Thursday, March 12, 2009

Dramatic Monologue

"The Chimney Sweeper" by William Blake

When my mother died I was very young,
And my father sold me while yet my tongue,
Could scarcely cry weep weep weep weep.
So your chimneys I sweep & in soot I sleep.

Theres little Tom Dacre, who cried when his head
That curl’s like a lambs back, was shav’d, so I said,
Hush Tom never mind it, for when your head’s bare,
You know that the soot cannot spoil your white hair.

And so he was quiet, & that very night,
As Tom was a sleeping he had such a sight,
That thousands of sweepers Dick, Joe, Ned & Jack
Were all of them lock’d up in coffins of black,

And by came an Angel who had a bright key,
And he open’d the coffins & set them all free.
Then down a green plain leaping laughing they run
And wash in a river and shine in the Sun.

Then naked & white, all their bags left behind,
They rise upon clouds, and sport in the wind.
And the Angel told Tom, if he’d be a good boy,
He’d have God for his father & never want joy.

And so Tom awoke and we rose in the dark
And got with our bags & our brushes to work.
Tho’ the morning was cold, Tom was happy & warm.
So if all do their duty, they need not fear harm.

A dramatic monologue is a type of poem in which the speaker appears to be talking to an unseen audience. It is a way of telling a story through the words of poetry.

In this dramatic monologue the speaker is a "Chimney Sweep". He tells his story of his mother's death and father's having "sold [him] while yet [his] tongue, Could scarcely cry weep weep weep weep." The speaker, however, does not stay on the subject of his own life for long. Instead, he talks about Tom Dacre who is a new child just sold to be a new chimney sweeper. When he "cried when his head That curl’s like a lambs back, was shav’d" his innocence is shown. He is unaware of what is to come for him and the speaker acts as a guide for him.

The dream that Tom has is significant to the conditions of chimney sweeps at this time in history. They were forced to live in terrible conditions, sleeping on the bags of soot that they had swept that day--shown in the phrase "in soot I sleep." However, Tom dreams of the young chimney sweeps locked in black coffins which are symbolic for the suppression of these boys. When the angel comes to free them from their coffins, Tom is dreaming of being released to freedom along with the other chimney sweeps. He has an innocent view of the situation he is in.

In having this dream, Tom is able to realize that one day he will be freed from the situation he is now in. The "Angel told Tom, if he’d be a good boy, /He’d have God for his father & never want joy." In otherwords, if Tom has faith in God then he will be rewarded some day. Therefore, Tom wakes up the next morning happy to do his work along with the other chimney sweeps.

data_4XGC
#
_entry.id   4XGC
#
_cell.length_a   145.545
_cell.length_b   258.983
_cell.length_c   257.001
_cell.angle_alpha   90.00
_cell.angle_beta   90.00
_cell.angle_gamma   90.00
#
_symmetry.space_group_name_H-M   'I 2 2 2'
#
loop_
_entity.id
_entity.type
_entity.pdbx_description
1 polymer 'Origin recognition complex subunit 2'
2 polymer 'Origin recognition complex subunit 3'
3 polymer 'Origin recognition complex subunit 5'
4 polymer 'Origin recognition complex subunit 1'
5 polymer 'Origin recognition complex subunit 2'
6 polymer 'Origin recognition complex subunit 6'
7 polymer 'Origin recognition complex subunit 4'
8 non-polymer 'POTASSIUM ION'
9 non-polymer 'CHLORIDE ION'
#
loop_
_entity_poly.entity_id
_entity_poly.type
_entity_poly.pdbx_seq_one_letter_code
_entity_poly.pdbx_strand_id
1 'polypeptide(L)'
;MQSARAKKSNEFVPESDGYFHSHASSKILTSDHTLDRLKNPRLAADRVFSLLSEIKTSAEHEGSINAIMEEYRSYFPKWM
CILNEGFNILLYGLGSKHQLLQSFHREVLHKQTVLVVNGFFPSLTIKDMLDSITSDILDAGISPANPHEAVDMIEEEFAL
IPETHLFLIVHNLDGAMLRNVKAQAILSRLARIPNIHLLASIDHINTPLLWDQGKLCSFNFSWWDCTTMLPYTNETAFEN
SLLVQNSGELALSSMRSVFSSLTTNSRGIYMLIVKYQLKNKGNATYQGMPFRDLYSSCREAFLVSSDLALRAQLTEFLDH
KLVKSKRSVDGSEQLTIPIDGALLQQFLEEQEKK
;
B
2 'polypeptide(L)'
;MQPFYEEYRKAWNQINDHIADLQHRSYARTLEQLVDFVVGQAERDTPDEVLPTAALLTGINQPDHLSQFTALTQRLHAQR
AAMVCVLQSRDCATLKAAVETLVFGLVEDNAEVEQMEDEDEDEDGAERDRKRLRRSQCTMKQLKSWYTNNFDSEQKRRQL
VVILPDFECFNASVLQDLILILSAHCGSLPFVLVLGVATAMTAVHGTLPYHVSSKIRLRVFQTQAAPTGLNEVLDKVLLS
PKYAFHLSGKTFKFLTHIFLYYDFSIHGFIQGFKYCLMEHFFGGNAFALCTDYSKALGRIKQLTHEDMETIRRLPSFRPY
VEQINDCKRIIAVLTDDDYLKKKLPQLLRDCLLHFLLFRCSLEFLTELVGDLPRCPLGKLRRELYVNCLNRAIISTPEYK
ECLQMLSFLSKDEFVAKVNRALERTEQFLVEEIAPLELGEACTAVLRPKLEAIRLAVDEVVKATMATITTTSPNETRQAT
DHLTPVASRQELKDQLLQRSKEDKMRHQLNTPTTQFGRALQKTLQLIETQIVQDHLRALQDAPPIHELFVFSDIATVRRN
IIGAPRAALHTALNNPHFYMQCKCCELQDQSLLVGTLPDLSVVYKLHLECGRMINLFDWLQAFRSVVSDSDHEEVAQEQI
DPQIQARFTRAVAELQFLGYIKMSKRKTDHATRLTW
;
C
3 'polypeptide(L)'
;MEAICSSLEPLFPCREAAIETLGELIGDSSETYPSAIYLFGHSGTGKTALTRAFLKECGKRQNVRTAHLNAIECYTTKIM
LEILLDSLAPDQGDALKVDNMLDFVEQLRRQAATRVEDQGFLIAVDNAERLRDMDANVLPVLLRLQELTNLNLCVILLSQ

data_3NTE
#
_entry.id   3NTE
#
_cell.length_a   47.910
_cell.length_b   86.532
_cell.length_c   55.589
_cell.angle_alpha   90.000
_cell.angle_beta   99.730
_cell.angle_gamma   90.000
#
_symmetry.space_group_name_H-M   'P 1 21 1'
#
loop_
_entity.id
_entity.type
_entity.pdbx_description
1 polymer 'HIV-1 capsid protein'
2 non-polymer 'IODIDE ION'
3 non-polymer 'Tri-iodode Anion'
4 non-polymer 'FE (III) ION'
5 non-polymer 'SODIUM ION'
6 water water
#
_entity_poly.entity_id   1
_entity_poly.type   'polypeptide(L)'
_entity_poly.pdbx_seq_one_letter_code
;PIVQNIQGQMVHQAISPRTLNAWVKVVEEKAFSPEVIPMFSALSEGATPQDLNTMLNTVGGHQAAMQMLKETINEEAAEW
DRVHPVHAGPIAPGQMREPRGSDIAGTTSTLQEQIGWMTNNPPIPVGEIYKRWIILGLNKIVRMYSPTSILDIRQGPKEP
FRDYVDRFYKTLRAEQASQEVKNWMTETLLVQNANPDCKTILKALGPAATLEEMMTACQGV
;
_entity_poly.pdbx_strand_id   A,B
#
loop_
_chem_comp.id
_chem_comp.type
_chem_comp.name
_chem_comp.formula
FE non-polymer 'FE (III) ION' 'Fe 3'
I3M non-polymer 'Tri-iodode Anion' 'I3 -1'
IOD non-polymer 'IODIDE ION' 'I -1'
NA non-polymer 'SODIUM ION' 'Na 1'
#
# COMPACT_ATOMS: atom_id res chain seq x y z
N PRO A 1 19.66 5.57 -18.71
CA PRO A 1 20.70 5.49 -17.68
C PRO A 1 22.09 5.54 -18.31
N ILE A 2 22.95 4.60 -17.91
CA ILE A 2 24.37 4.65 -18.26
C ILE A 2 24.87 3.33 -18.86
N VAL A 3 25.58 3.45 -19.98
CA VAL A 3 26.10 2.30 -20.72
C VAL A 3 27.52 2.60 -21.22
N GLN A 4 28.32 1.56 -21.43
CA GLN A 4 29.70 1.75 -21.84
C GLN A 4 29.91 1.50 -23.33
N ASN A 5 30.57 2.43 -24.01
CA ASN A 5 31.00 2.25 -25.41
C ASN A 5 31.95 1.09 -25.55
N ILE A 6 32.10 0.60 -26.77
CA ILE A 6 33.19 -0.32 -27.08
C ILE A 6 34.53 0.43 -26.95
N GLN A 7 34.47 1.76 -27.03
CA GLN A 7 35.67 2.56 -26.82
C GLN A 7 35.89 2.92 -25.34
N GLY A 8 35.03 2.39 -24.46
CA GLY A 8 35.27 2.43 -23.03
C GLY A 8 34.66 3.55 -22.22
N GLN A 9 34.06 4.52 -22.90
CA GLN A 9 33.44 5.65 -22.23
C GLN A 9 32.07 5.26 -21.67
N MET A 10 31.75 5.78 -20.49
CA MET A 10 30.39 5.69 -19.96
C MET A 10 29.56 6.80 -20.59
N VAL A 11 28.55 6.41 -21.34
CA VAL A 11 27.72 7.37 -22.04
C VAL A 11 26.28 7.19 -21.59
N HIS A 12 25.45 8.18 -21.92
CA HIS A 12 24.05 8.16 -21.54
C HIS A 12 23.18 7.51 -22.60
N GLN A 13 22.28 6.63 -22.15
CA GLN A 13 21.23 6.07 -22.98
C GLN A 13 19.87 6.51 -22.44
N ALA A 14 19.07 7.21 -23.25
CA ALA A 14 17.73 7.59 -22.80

Do you guys think this is a political statement in any way? What could William Blake be commenting on? Does it go further than simply chimney sweepers? How does he view religion as a force in one's life?


Charlie said...

William Blake wrote his poems back in the 1700-1800s so he lived before the time of the industrial revolution and the huge improvement in living standards for most people. It’s easy to imagine that the chimney sweepers would share a common fate with the day laborer or the maid, apprentice and servant.

I don’t believe it is political. It doesn’t appeal to the people to help the plight of the poor. Instead, it speaks to the poor and tells them “So if all do their duty, they need not fear harm.” As long as you do good work, you’ll be rewarded. This is a very traditional protestant/puritan view of how life worked. Hard work leads to a better life and most importantly, afterlife. This begs the question, are the coffins and angels symbolic of the sweeper’s release from the earth to the heavens?

Awesome poem though, love the way it just flows because of the rhyming at the end of the lines. Seems playful for what should be a darker subject.

Kasey said...

I definitely think it is possible that the poem can have some religious connection. One, obviously, because he mentions the angels and the mention of God. But in addition, some religions have the idea that if you do well and live a productive life, you will move on to heaven. In the case of this Chimney Sweep, he believes that following God and what he is "meant to do" will get him to Heaven.

Christina D said...

I actually think that it is definitely making a political statement. If you're right charlie, and this is during the 17-1800's, then you need to remember that politics and religion were interconnected, and often religion was used as political propaganda, and an excuse for lack of social reform.
That's why I think that this poem is political. It shows that the "plight" of the workers is being passed over by the reasoning that if they're good and do their job they will be rewarded in heaven. And the unseen partner of that statement is "And since you'll be rewarded in heaven for doing this job, it would be wrong of us to try to change the situation you were born into/ God led you to. We don't need to help you out now, you'll get yours when you die."

kerrym7 said...

I think it is speaking more to religion than to politics. Dreaming of God and angels as an escape shows it is a large part of their lives. Like Charlie said, the coffins are symbolic of the sweeper's release from earth to heaven. In this light, I don't really see religion as an excuse for social reform.